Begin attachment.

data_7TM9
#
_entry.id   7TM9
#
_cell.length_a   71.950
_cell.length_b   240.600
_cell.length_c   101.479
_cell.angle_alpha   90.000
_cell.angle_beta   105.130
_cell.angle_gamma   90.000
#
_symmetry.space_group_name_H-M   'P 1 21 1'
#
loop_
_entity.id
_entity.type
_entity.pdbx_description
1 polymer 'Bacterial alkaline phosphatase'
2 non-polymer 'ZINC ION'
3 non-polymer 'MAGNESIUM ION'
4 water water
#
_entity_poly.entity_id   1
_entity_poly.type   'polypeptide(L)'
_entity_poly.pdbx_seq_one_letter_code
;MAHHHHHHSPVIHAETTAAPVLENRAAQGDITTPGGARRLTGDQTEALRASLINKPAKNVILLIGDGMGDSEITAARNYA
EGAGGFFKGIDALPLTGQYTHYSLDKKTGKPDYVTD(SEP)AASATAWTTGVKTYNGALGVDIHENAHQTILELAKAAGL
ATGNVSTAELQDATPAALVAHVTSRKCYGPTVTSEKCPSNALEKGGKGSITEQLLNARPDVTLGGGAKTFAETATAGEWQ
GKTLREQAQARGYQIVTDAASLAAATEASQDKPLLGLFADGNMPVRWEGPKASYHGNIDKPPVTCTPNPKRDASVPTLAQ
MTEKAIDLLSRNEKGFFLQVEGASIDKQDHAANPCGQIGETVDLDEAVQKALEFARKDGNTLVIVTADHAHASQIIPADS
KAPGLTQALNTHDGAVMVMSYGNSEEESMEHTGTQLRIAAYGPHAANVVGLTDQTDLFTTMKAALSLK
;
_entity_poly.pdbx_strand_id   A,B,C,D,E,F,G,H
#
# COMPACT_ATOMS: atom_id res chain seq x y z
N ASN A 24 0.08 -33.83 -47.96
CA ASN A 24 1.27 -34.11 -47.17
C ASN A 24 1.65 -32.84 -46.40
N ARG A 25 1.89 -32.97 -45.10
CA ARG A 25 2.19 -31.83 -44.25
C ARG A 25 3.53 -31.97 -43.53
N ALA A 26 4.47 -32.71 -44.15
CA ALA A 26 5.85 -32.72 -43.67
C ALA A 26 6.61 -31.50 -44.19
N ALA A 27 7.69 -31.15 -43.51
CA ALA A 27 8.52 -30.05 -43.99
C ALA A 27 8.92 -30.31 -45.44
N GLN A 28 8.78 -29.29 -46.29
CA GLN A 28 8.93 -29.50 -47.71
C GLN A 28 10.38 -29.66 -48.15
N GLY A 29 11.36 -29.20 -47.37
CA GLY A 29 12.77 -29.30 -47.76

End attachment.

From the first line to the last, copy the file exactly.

data_7TM9
#
_entry.id   7TM9
#
_cell.length_a   71.950
_cell.length_b   240.600
_cell.length_c   101.479
_cell.angle_alpha   90.000
_cell.angle_beta   105.130
_cell.angle_gamma   90.000
#
_symmetry.space_group_name_H-M   'P 1 21 1'
#
loop_
_entity.id
_entity.type
_entity.pdbx_description
1 polymer 'Bacterial alkaline phosphatase'
2 non-polymer 'ZINC ION'
3 non-polymer 'MAGNESIUM ION'
4 water water
#
_entity_poly.entity_id   1
_entity_poly.type   'polypeptide(L)'
_entity_poly.pdbx_seq_one_letter_code
;MAHHHHHHSPVIHAETTAAPVLENRAAQGDITTPGGARRLTGDQTEALRASLINKPAKNVILLIGDGMGDSEITAARNYA
EGAGGFFKGIDALPLTGQYTHYSLDKKTGKPDYVTD(SEP)AASATAWTTGVKTYNGALGVDIHENAHQTILELAKAAGL
ATGNVSTAELQDATPAALVAHVTSRKCYGPTVTSEKCPSNALEKGGKGSITEQLLNARPDVTLGGGAKTFAETATAGEWQ
GKTLREQAQARGYQIVTDAASLAAATEASQDKPLLGLFADGNMPVRWEGPKASYHGNIDKPPVTCTPNPKRDASVPTLAQ
MTEKAIDLLSRNEKGFFLQVEGASIDKQDHAANPCGQIGETVDLDEAVQKALEFARKDGNTLVIVTADHAHASQIIPADS
KAPGLTQALNTHDGAVMVMSYGNSEEESMEHTGTQLRIAAYGPHAANVVGLTDQTDLFTTMKAALSLK
;
_entity_poly.pdbx_strand_id   A,B,C,D,E,F,G,H
#
# COMPACT_ATOMS: atom_id res chain seq x y z
N ASN A 24 0.08 -33.83 -47.96
CA ASN A 24 1.27 -34.11 -47.17
C ASN A 24 1.65 -32.84 -46.40
N ARG A 25 1.89 -32.97 -45.10
CA ARG A 25 2.19 -31.83 -44.25
C ARG A 25 3.53 -31.97 -43.53
N ALA A 26 4.47 -32.71 -44.15
CA ALA A 26 5.85 -32.72 -43.67
C ALA A 26 6.61 -31.50 -44.19
N ALA A 27 7.69 -31.15 -43.51
CA ALA A 27 8.52 -30.05 -43.99
C ALA A 27 8.92 -30.31 -45.44
N GLN A 28 8.78 -29.29 -46.29
CA GLN A 28 8.93 -29.50 -47.71
C GLN A 28 10.38 -29.66 -48.15
N GLY A 29 11.36 -29.20 -47.37
CA GLY A 29 12.77 -29.30 -47.76